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Seattle Archons Lecture on Early 20th Century History of Ecumenical Patriarchate

SEATTLE, WA – Archon Dr. Tom Papademetriou, Professor of Greek History and Director of the Dean and Zoe Pappas Center for Hellenic Studies at Stockton College in Galloway, New Jersey, presented a most interesting and informative lecture, titled ‘The Ecumenical Patriarchate and the Great Catastrophe of 1922: History and Legacy,’ at St. Demetrios Greek Orthodox Church in Seattle after the Divine Liturgy on March 5.

Professor Papademetriou, who is also the President of the Modern Greek Studies Association, offered an extensive look at events in the early 20th century involving Greece and the Ottoman Empire, with special emphasis on impacts to the Ecumenical Patriarchate of Constantinople.

The event was sponsored by the members of the Order of St. Andrew the Apostle, Archons of the Ecumenical Patriarchate, from St. Demetrios, Paul Plumis, John John, Theo Angelis, and Cliff Argue to highlight and make known the research and analysis of fellow Archon Papademetriou.

Seattle Archons welcome Brother Archon Professor Tom Papademetriou to St. Demetrios Church for the lecture ‘The Ecumenical Patriarchate and The Great Catastrophe of 1922: History and Legacy.’ Left to right: Archons Paul Plumis, Theo Angelis, Guest Speaker Dr. Tom Papademetriou, St. Demetrios Proistamenos Protopresbyter Fr. Photios Dumont, Archons Cliff Argue and John John. (Photo: Courtesy of St. Demetrios Church)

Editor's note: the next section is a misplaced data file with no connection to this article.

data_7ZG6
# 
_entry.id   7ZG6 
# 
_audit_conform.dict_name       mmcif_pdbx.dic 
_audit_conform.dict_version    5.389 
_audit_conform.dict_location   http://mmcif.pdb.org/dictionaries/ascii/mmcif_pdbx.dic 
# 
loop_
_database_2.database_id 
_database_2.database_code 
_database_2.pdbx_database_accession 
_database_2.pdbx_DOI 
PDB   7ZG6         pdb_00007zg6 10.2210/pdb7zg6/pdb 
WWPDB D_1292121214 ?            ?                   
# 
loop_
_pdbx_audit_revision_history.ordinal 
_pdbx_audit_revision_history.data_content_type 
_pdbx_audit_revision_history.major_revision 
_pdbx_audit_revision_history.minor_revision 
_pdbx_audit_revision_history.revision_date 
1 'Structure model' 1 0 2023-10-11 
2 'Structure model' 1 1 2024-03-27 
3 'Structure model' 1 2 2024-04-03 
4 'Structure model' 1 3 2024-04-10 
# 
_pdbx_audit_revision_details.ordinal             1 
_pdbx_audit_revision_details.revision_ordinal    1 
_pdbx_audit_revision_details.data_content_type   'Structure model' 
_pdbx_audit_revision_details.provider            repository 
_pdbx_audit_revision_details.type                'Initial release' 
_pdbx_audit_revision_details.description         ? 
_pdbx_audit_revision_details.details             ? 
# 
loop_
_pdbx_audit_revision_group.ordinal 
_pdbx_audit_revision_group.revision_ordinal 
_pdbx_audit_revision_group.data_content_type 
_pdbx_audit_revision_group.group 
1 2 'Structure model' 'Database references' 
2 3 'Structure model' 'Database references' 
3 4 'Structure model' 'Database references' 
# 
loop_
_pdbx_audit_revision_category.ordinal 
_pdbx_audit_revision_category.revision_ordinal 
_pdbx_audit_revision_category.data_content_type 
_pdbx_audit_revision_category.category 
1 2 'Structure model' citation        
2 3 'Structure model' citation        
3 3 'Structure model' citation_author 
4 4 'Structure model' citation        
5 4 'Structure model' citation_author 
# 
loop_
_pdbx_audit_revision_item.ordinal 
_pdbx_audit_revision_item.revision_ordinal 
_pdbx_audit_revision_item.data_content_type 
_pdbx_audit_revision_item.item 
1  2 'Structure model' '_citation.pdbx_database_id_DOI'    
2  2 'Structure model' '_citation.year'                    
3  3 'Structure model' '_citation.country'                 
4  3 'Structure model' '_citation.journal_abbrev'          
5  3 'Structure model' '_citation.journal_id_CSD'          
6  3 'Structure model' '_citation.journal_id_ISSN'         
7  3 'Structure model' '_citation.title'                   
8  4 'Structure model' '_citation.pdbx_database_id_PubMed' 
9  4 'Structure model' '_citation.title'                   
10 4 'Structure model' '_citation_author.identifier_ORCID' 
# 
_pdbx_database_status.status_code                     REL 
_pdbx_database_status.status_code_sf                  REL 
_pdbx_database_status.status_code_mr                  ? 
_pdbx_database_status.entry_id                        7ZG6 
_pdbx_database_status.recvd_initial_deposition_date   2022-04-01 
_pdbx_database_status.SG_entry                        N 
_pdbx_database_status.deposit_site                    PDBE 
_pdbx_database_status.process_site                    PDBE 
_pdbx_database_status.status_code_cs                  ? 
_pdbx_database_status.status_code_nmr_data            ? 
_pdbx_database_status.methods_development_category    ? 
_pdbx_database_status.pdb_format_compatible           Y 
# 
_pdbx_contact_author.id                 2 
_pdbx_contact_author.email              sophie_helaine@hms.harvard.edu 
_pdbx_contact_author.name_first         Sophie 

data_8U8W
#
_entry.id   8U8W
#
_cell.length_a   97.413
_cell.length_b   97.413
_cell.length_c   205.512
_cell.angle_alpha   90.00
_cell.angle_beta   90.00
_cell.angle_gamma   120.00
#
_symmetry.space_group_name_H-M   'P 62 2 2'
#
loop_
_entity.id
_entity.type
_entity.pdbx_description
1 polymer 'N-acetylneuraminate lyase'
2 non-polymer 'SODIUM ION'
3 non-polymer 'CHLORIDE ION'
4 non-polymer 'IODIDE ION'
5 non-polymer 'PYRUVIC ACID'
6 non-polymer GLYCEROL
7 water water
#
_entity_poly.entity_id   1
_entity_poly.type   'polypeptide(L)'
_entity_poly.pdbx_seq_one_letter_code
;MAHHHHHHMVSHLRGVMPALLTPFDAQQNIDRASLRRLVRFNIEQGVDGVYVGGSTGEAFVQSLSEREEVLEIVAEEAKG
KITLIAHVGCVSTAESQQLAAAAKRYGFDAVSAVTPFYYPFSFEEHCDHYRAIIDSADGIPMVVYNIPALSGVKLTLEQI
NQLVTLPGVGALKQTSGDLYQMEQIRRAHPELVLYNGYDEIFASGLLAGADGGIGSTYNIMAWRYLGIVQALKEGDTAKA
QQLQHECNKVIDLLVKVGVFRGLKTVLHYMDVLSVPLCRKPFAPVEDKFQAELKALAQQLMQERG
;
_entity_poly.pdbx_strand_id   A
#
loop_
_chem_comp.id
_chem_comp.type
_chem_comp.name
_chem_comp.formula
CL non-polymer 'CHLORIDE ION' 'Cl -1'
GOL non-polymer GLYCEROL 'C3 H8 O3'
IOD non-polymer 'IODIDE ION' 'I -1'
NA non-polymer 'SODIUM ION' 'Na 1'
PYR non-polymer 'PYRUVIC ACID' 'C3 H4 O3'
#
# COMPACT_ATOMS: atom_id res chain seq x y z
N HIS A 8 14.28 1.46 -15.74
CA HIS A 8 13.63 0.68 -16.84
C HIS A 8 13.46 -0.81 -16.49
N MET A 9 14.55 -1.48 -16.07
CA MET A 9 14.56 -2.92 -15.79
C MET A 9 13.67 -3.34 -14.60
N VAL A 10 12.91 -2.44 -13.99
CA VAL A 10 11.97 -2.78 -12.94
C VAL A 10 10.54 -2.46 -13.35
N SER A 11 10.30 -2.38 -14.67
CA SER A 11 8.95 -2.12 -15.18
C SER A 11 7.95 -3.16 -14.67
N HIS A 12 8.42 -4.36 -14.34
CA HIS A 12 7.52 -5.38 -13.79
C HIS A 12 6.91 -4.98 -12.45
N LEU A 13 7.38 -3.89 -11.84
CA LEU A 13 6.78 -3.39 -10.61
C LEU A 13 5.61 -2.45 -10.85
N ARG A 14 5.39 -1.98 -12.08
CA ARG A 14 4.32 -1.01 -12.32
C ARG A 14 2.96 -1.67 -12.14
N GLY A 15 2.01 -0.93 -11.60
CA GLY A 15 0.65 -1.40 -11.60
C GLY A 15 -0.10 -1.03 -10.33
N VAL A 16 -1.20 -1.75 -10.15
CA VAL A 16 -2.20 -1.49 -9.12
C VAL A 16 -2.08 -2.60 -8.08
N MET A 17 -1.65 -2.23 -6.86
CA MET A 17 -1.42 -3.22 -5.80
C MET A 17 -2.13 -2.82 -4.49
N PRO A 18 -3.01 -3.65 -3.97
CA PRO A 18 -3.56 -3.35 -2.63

His presentation included four main areas:

Part 1: The Ecumenical Patriarchate in a Decade of Wars: 1912-1922

Part 2: From the ‘Byzantine Solution’ to the Burning of Smyrna: 1919-1922

Part 3: The Ecumenical Patriarchate & the Treaty of Lausanne in 1923

Part 4: In the Wake of Lausanne: Internationalization of the Ecumenical Patriarchate from 1923 to the present.

Prof. Papademetriou illustrated his talk with numerous maps, photos, newspaper clippings, and drawings from that era.

He also covered the Young Turks Revolution, the Balkan Wars, World War I, the Genocides of the Pontian Greeks and Armenians, and the ongoing friction at the time between Greek Prime Minister Eleftherios Venizelos and King Constantine I.

Dr. Tom Papademetriou displays a map of the growth of the Ottoman Empire. (Photo: Courtesy of St. Demetrios Church)

The lecture provided insights into the history and aftermath of these traumatic events and their impact on the Ecumenical Patriarchate for the following century.

In his concluding remarks, Dr. Papademetriou remarked: “One hundred years ago, the Ecumenical Patriarchate faced its most significant existential crisis since 1453, triggered by political and military events worldwide. The loss of Ottoman territory, hastened by the Balkan Wars of 1912-13, the Great Catastrophe of Smyrna, and the dramatic events of 1922, along with the 1923 Treaty of Lausanne and the exchange of Greek-Turkish populations, resulted in significant demographic losses that directly affected the Ecumenical Patriarchate. In an instant, the majority of the Greek Orthodox Church faithful in Asia Minor under the direct jurisdiction of the Patriarchate had disappeared.”

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